here I am back in extremadura, and with my winter’s experience of dyeing with plants in Norfolk, excited about trying and retrying things from our local flora. I’ve been back to the big eucalypts (species unknown) nearby and collected some windfalls, and (not really such a good thing) picked some leaves with pretty gumnuts, or flower buds, actually, attached …
here are the actual nuts in case anyone can identify this tree for me.
everywhere is smothered in corn marigolds which seemed a good prospect for colour, so I picked one here, one there on my return walk, and a few sprigs of spanish broom which is related to the dyers broom used widely in the british isles for yellows in the medieval period.
I made some test bundles, including cork and ilex oak sprigs with some catkins on, and boiled all in a bath of windfall ilex oak leaves, pretty dry and brown, with my usual selection of scrap iron. I used iron is some of the bundles too. this is the string end of a piece of wool gauze, which always takes colour very deeply. you can see a spring of ilex imprinted bottom left, and the yellowish colour is from corn marigold. nothing much from the broom though.
more corn marigold and a sort of negative print from olive twigs
the two pieces of wool gauze I dyed; the narrower one had a piece of iron sheeting with a leaf of villanosa wrapped round it, that’s the green on the dark blue. it’s a very ornate leaf, I must give it another go.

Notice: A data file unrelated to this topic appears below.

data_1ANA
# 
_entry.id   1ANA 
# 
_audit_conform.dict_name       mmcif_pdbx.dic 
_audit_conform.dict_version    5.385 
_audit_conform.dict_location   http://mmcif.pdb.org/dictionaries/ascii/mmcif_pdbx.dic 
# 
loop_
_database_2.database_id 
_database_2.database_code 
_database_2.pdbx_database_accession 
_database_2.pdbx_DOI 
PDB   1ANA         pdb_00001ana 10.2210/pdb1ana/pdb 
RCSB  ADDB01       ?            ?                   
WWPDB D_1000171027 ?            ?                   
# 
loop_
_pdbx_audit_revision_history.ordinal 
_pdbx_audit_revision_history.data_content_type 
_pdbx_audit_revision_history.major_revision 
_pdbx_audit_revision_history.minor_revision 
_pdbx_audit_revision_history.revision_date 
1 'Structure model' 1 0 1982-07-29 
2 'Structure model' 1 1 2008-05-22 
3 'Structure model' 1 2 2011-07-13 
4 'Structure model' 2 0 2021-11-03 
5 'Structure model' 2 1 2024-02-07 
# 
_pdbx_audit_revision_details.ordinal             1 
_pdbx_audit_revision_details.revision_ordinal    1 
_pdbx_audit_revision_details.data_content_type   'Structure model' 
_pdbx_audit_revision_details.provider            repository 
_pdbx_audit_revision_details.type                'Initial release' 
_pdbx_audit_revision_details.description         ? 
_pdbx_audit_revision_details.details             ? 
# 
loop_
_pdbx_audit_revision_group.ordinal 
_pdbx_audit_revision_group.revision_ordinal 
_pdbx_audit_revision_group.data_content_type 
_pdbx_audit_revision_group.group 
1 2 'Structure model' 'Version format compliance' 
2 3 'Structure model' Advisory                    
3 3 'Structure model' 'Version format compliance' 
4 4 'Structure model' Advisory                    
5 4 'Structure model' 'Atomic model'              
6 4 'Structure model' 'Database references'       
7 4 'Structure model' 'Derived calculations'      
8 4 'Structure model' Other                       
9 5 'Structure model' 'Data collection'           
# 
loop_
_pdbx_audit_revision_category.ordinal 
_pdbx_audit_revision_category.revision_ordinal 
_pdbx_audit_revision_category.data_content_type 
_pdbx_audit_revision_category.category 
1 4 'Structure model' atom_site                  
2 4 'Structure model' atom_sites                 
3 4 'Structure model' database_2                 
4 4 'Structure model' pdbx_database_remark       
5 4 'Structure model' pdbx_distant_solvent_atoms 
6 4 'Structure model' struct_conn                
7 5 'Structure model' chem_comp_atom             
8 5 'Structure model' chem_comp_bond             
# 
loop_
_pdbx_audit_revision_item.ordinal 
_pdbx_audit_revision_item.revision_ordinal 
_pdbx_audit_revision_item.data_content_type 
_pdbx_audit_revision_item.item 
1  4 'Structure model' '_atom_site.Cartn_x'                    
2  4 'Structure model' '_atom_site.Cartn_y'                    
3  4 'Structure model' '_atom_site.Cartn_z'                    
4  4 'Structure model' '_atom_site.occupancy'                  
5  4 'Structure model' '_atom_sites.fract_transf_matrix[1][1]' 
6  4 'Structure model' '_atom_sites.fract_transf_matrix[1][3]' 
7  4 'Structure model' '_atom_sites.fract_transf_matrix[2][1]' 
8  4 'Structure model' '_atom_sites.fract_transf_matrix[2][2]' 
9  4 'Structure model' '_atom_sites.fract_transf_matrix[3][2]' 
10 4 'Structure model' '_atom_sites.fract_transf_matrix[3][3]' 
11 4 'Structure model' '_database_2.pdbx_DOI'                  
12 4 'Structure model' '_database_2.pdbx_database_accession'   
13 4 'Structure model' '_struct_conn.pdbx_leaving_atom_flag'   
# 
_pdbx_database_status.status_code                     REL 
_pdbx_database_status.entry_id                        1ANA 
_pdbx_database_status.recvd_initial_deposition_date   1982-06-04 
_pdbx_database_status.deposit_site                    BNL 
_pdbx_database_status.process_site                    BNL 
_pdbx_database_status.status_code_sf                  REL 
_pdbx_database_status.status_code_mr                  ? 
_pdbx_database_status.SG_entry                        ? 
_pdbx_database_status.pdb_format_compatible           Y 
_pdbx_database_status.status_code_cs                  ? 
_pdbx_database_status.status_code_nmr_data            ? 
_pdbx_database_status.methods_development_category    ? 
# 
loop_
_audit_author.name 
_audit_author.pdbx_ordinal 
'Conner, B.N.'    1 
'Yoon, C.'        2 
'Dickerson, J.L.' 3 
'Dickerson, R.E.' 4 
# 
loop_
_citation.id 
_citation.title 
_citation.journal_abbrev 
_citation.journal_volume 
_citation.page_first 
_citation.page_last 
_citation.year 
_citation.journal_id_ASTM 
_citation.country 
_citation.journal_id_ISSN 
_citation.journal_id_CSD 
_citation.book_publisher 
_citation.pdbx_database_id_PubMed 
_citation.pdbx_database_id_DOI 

this is a piece of old linen pillowcase with the same sorts of things, the marigold is quite definite on this
while this piece of cotton has the eucalyptus leaves doing interesting negative things around the iron. all worth pursuing.
following the instructions from a recent birthday present, Lichen Dyes by Karen Diadick Casselman, I tested some of the lichens around my finca. there those on the rocks and those on the trees. the only one which turned red on its cut edge with bleach was this lobate sooty edged one, I need a good lichen book to identify it. there is a lot on my finca and around on the sierra, and it’s easy to take part of each plant (if you can call it a plant) without having to do any scraping off. Casselman’s instruction with this type of lichen is to put it in a closed jar with half water and half domestic ammonia (I used window cleaner) and the jar one third empty, shaking it five or six times a day for three weeks (or fourteen weeks in the case of the North American varieties). the liquid immediately turned a gratifying rich brown, and should turn deep magenta in a few days; if so it will give substantive purple, on anything, natural, cellulose, protein, and synthetic fibres.
as for the hoopoes, they are nesting in the base of an olive tree right in front of the house, and I have been hosting the full force of british birding at its finest. a camera trap was installed, and a hide, and there will be some fantastic photos. the parents are feeding every few minutes, a selection of insect life, mostly caterpillars and big fat beetle larvae. I was a bit worried by the azure-winged magpies hanging around yesterday, but the hoopoes must have seen them off. occasionally a chick can be seen with its head in one of the entrance holes; sometimes the parents are obviously feeding chick with their heads near the entrance, other times they enter at the front and leave from the back.
here’s the tree, with the hide in the background on the left, and the artificial perch which they use all the time. waiting with great excitement for the fledging – I hope to catch it. I get a very good view from the kitchen window.